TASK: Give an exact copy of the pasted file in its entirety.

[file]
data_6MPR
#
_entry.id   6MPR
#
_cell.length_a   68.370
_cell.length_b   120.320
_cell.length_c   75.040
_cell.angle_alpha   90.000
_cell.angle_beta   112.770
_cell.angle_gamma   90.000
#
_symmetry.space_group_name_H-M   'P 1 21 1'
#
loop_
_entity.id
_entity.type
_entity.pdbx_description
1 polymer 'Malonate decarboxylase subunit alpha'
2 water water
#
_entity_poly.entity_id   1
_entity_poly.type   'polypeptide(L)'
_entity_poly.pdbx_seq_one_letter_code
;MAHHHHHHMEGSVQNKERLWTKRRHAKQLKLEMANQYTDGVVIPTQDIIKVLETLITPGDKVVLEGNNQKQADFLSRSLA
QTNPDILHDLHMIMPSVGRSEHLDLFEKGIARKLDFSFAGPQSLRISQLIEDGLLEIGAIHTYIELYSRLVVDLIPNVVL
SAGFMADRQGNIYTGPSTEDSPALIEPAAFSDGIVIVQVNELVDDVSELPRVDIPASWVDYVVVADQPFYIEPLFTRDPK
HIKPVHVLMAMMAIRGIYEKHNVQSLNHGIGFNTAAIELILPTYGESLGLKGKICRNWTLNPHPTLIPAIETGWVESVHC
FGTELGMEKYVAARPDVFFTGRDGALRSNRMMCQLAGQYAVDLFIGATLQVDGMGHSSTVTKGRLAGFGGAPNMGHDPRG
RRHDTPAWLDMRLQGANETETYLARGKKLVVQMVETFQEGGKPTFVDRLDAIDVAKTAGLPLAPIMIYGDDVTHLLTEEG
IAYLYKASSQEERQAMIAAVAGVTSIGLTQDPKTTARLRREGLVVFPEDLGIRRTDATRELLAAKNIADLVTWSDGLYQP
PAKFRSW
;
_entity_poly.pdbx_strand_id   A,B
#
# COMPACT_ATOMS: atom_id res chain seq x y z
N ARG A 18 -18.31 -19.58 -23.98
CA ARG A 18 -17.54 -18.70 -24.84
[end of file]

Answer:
data_6MPR
#
_entry.id   6MPR
#
_cell.length_a   68.370
_cell.length_b   120.320
_cell.length_c   75.040
_cell.angle_alpha   90.000
_cell.angle_beta   112.770
_cell.angle_gamma   90.000
#
_symmetry.space_group_name_H-M   'P 1 21 1'
#
loop_
_entity.id
_entity.type
_entity.pdbx_description
1 polymer 'Malonate decarboxylase subunit alpha'
2 water water
#
_entity_poly.entity_id   1
_entity_poly.type   'polypeptide(L)'
_entity_poly.pdbx_seq_one_letter_code
;MAHHHHHHMEGSVQNKERLWTKRRHAKQLKLEMANQYTDGVVIPTQDIIKVLETLITPGDKVVLEGNNQKQADFLSRSLA
QTNPDILHDLHMIMPSVGRSEHLDLFEKGIARKLDFSFAGPQSLRISQLIEDGLLEIGAIHTYIELYSRLVVDLIPNVVL
SAGFMADRQGNIYTGPSTEDSPALIEPAAFSDGIVIVQVNELVDDVSELPRVDIPASWVDYVVVADQPFYIEPLFTRDPK
HIKPVHVLMAMMAIRGIYEKHNVQSLNHGIGFNTAAIELILPTYGESLGLKGKICRNWTLNPHPTLIPAIETGWVESVHC
FGTELGMEKYVAARPDVFFTGRDGALRSNRMMCQLAGQYAVDLFIGATLQVDGMGHSSTVTKGRLAGFGGAPNMGHDPRG
RRHDTPAWLDMRLQGANETETYLARGKKLVVQMVETFQEGGKPTFVDRLDAIDVAKTAGLPLAPIMIYGDDVTHLLTEEG
IAYLYKASSQEERQAMIAAVAGVTSIGLTQDPKTTARLRREGLVVFPEDLGIRRTDATRELLAAKNIADLVTWSDGLYQP
PAKFRSW
;
_entity_poly.pdbx_strand_id   A,B
#
# COMPACT_ATOMS: atom_id res chain seq x y z
N ARG A 18 -18.31 -19.58 -23.98
CA ARG A 18 -17.54 -18.70 -24.84